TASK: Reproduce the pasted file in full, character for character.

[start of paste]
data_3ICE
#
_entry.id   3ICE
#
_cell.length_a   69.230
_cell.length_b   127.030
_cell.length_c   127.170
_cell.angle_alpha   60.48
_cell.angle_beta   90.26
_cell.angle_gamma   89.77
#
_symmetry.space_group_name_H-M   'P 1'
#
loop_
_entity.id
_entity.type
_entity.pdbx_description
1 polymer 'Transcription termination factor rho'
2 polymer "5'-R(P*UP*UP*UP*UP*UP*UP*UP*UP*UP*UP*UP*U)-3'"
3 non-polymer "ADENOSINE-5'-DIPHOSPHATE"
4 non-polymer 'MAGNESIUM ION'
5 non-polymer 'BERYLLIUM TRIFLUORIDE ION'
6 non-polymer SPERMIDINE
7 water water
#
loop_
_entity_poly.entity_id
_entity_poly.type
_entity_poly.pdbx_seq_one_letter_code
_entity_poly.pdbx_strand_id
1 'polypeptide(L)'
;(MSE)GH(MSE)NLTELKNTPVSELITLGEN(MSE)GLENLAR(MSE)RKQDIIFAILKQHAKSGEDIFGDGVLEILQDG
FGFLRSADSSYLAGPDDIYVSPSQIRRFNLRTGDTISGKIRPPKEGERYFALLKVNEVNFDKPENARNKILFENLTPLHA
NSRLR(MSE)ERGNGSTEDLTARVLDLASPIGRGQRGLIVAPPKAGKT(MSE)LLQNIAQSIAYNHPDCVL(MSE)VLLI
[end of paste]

data_3ICE
#
_entry.id   3ICE
#
_cell.length_a   69.230
_cell.length_b   127.030
_cell.length_c   127.170
_cell.angle_alpha   60.48
_cell.angle_beta   90.26
_cell.angle_gamma   89.77
#
_symmetry.space_group_name_H-M   'P 1'
#
loop_
_entity.id
_entity.type
_entity.pdbx_description
1 polymer 'Transcription termination factor rho'
2 polymer "5'-R(P*UP*UP*UP*UP*UP*UP*UP*UP*UP*UP*UP*U)-3'"
3 non-polymer "ADENOSINE-5'-DIPHOSPHATE"
4 non-polymer 'MAGNESIUM ION'
5 non-polymer 'BERYLLIUM TRIFLUORIDE ION'
6 non-polymer SPERMIDINE
7 water water
#
loop_
_entity_poly.entity_id
_entity_poly.type
_entity_poly.pdbx_seq_one_letter_code
_entity_poly.pdbx_strand_id
1 'polypeptide(L)'
;(MSE)GH(MSE)NLTELKNTPVSELITLGEN(MSE)GLENLAR(MSE)RKQDIIFAILKQHAKSGEDIFGDGVLEILQDG
FGFLRSADSSYLAGPDDIYVSPSQIRRFNLRTGDTISGKIRPPKEGERYFALLKVNEVNFDKPENARNKILFENLTPLHA
NSRLR(MSE)ERGNGSTEDLTARVLDLASPIGRGQRGLIVAPPKAGKT(MSE)LLQNIAQSIAYNHPDCVL(MSE)VLLI